Published: Tue, January 08, 2019
Worldwide | By Lisa Hogan

Malaysia’s king abdicates: palace statement

Malaysia’s king abdicates: palace statement

In a statement, the palace said simply: 'The National Palace informs that his majesty has resigned as the 15th king effective January 6'.

Malaysian King Sultan Muhammad V abdicated in an unexpected and rare move, just after two years on the throne.

The selection of the Agong is done by the Majlis Raja-raja, also known as the Conference of Rulers consisting the nine rulers of the Malay states. She reportedly met the Malaysian king while he was traveling in Europe in 2017 and she was modeling luxury watches.

Images purporting to show the king getting married in Russian Federation appeared on social media in December.

Sultan Muhammad V studied at St Cross College at Oxford and the Oxford Centre for Islamic Studies. Muhammad seemed quite healthy and vigorous otherwise, with a penchant for extreme sports such as off-road driving, horse riding, football, and endurance challenges.

No Malaysian monarch has stepped away from the throne since the country gained independence from the United Kingdom more than 60 years ago.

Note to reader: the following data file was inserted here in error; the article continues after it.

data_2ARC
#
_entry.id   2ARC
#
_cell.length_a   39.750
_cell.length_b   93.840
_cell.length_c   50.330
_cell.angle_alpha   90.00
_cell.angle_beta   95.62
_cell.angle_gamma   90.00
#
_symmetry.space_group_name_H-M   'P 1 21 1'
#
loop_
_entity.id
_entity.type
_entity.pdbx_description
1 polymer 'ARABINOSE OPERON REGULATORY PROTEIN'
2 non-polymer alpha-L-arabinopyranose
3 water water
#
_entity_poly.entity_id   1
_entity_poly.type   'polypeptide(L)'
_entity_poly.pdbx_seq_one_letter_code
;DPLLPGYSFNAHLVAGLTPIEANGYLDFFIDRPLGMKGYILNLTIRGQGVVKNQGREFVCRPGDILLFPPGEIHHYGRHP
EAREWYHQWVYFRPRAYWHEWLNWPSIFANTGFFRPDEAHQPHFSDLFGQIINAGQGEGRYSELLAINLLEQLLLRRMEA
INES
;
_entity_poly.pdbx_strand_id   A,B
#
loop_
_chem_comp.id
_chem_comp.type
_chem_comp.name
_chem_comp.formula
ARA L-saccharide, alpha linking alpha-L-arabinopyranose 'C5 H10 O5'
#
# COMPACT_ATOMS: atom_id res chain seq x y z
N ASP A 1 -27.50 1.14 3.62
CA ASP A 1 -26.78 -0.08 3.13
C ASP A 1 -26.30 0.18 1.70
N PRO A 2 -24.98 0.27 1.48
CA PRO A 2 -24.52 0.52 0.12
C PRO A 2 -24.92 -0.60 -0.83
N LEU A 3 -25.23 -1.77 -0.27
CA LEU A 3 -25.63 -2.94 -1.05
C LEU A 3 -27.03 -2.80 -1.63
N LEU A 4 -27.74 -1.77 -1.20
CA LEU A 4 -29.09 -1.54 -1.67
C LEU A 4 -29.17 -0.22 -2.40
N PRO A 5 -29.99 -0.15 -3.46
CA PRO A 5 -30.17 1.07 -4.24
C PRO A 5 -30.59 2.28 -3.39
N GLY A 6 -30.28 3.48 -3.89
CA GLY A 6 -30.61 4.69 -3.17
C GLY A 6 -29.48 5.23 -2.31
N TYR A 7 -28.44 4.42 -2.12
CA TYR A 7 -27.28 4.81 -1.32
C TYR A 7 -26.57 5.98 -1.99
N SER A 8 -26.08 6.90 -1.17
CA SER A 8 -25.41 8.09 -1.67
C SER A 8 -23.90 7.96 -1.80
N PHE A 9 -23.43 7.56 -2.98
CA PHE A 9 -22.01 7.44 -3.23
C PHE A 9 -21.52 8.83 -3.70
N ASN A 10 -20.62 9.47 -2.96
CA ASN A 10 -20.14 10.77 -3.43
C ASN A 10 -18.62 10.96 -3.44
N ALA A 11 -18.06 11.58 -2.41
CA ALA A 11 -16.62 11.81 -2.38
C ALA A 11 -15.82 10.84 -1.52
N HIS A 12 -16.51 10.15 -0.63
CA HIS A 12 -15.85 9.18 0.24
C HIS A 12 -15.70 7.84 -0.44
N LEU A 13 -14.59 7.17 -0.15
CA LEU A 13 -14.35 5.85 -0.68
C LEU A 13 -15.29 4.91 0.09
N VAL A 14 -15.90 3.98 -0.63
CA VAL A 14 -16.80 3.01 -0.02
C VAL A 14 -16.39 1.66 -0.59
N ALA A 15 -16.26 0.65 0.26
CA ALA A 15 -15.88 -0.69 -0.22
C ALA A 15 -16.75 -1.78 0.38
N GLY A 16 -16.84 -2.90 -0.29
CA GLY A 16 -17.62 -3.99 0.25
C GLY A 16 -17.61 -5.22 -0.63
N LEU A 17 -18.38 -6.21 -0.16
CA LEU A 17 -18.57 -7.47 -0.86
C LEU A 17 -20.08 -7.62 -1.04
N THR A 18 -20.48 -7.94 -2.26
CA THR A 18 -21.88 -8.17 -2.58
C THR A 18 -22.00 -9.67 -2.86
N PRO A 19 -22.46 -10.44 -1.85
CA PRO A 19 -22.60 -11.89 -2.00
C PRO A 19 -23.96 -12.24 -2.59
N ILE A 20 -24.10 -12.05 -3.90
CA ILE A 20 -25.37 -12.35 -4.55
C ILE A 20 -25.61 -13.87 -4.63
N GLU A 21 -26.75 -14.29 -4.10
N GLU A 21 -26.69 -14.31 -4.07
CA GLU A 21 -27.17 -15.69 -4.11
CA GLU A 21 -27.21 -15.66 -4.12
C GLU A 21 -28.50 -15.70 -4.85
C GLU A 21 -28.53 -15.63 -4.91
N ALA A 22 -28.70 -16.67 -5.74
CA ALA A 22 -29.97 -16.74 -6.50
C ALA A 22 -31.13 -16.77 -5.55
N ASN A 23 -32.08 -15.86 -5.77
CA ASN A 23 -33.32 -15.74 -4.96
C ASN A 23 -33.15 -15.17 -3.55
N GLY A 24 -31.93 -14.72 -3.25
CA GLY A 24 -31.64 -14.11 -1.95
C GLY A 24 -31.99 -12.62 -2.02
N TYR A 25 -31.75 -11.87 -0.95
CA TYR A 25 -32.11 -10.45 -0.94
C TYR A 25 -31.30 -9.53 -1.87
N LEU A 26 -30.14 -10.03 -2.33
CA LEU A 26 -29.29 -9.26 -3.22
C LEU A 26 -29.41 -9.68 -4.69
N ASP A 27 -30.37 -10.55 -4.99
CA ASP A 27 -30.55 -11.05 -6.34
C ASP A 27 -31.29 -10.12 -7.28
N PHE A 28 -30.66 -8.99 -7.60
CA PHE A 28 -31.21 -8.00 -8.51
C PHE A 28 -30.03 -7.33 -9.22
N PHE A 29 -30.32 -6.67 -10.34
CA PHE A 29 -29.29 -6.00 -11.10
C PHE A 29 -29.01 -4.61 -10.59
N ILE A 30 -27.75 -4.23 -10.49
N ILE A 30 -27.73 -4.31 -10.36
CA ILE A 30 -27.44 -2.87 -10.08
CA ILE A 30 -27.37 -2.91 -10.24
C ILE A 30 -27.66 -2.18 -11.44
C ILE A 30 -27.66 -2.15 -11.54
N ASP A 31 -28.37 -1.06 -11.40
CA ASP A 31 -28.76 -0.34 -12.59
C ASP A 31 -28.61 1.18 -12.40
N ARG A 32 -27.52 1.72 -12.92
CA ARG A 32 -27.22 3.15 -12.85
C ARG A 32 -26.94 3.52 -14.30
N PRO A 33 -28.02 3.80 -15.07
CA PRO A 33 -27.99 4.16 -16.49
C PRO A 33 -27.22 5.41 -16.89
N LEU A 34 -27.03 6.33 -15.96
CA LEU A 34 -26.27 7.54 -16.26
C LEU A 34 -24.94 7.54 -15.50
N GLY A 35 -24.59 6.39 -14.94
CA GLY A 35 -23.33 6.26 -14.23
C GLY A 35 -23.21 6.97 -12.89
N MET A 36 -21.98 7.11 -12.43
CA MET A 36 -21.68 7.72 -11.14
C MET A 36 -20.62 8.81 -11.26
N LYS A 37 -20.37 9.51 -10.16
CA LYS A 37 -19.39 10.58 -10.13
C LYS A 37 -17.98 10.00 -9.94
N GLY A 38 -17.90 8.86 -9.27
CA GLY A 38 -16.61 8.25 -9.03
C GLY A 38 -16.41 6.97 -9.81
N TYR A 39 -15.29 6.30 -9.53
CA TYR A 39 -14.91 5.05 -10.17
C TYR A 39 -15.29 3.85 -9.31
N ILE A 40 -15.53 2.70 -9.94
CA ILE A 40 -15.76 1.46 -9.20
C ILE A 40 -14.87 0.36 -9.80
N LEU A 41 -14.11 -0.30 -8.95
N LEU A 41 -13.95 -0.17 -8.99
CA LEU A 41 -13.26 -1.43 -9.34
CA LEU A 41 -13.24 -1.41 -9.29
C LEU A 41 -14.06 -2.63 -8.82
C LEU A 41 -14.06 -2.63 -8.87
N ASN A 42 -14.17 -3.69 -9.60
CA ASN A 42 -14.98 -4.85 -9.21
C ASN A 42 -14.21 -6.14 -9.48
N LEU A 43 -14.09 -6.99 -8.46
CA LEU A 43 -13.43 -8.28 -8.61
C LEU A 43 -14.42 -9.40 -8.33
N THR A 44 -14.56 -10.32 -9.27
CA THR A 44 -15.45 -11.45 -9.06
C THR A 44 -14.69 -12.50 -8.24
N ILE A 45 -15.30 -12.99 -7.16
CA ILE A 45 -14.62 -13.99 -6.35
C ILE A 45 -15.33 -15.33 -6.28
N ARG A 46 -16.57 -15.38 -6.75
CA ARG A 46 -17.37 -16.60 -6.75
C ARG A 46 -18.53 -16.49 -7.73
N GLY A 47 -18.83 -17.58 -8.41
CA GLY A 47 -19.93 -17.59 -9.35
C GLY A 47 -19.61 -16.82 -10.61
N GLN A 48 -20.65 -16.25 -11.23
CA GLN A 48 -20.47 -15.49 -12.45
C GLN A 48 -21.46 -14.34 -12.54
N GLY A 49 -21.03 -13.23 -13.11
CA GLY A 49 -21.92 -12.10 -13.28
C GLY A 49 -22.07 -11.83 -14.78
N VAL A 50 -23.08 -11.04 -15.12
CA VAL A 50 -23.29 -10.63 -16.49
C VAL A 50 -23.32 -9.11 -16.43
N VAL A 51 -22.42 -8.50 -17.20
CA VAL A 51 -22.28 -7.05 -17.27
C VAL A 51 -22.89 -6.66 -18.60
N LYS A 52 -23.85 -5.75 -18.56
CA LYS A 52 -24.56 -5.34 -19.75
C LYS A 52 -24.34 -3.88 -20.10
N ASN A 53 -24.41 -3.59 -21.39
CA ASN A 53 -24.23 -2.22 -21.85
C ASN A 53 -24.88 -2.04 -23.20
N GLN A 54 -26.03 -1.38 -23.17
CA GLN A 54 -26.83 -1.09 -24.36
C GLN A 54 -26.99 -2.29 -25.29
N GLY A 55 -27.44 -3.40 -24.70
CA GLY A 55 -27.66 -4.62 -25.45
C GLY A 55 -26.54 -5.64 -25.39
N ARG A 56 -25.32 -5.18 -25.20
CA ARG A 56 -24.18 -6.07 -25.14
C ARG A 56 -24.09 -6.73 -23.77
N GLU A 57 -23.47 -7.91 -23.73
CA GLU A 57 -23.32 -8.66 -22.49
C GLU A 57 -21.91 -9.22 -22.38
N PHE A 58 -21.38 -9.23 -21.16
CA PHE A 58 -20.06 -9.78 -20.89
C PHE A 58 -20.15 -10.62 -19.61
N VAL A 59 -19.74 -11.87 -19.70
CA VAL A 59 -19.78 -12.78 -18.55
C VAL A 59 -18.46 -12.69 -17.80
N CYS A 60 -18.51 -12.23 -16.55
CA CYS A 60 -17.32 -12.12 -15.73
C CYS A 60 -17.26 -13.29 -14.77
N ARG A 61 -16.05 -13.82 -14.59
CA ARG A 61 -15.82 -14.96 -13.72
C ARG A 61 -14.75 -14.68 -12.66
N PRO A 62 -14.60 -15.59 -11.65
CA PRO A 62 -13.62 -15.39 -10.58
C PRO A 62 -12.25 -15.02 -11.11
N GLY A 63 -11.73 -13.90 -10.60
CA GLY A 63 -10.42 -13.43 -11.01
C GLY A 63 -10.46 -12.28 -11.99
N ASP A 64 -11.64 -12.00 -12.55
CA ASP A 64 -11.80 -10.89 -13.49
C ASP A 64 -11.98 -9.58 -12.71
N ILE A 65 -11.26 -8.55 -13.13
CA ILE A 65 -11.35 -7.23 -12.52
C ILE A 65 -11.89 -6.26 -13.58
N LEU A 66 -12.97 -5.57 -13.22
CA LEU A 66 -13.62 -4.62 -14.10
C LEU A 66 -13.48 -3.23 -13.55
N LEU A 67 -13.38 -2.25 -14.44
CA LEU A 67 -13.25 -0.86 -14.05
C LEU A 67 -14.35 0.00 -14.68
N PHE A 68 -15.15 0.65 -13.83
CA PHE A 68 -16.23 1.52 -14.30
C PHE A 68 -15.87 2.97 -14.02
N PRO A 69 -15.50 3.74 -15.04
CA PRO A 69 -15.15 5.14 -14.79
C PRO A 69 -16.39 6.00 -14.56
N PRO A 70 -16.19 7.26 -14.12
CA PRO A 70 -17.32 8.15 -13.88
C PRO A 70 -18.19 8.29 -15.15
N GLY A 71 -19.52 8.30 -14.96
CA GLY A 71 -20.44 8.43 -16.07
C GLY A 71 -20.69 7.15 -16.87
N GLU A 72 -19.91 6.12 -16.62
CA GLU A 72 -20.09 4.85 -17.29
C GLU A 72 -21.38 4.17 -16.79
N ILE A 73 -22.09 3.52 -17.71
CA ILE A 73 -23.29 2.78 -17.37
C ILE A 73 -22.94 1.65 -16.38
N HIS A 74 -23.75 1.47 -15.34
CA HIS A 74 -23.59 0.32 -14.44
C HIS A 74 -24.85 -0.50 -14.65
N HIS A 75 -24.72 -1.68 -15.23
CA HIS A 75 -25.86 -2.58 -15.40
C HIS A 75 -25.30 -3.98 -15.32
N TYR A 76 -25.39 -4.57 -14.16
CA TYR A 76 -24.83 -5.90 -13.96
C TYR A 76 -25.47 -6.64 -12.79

Malaysians expressed surprise and distress over the abdication on social media.

The next king in line is the Sultan of Pahang, but the 88-year-old's ailing health has raised questions of who should rightly succeed.

Sultan Nazrin, who is the Deputy Agong, will serve as acting King in the interim.

The king's role is largely ceremonial, as most of the authority to govern is held by the prime minister and cabinet.

The king had officially notified the Malay Rulers on his abdication through a letter sent to the Secretary of the Conference of Rulers, said the comptroller of the royal household in a statement.

The rotating monarchy system has been in place since independence from Britain in 1957, and Sultan Muhammad V is the first monarch to have renounced the throne.

Other political figures thanked the King for his service. He also paid tribute to Malaysia Prime Minister Mahathir Mohamad and the government for their cooperation in governing the country.

However, the Agong does not have the power to dismiss a prime minister.

And the monarch is the custodian of Islam in the Muslim-majority country. The Agong consented to the appointment after two weeks of the stand-off.

But such a marriage is unlikely to sit well with the country´s conservative royal households.

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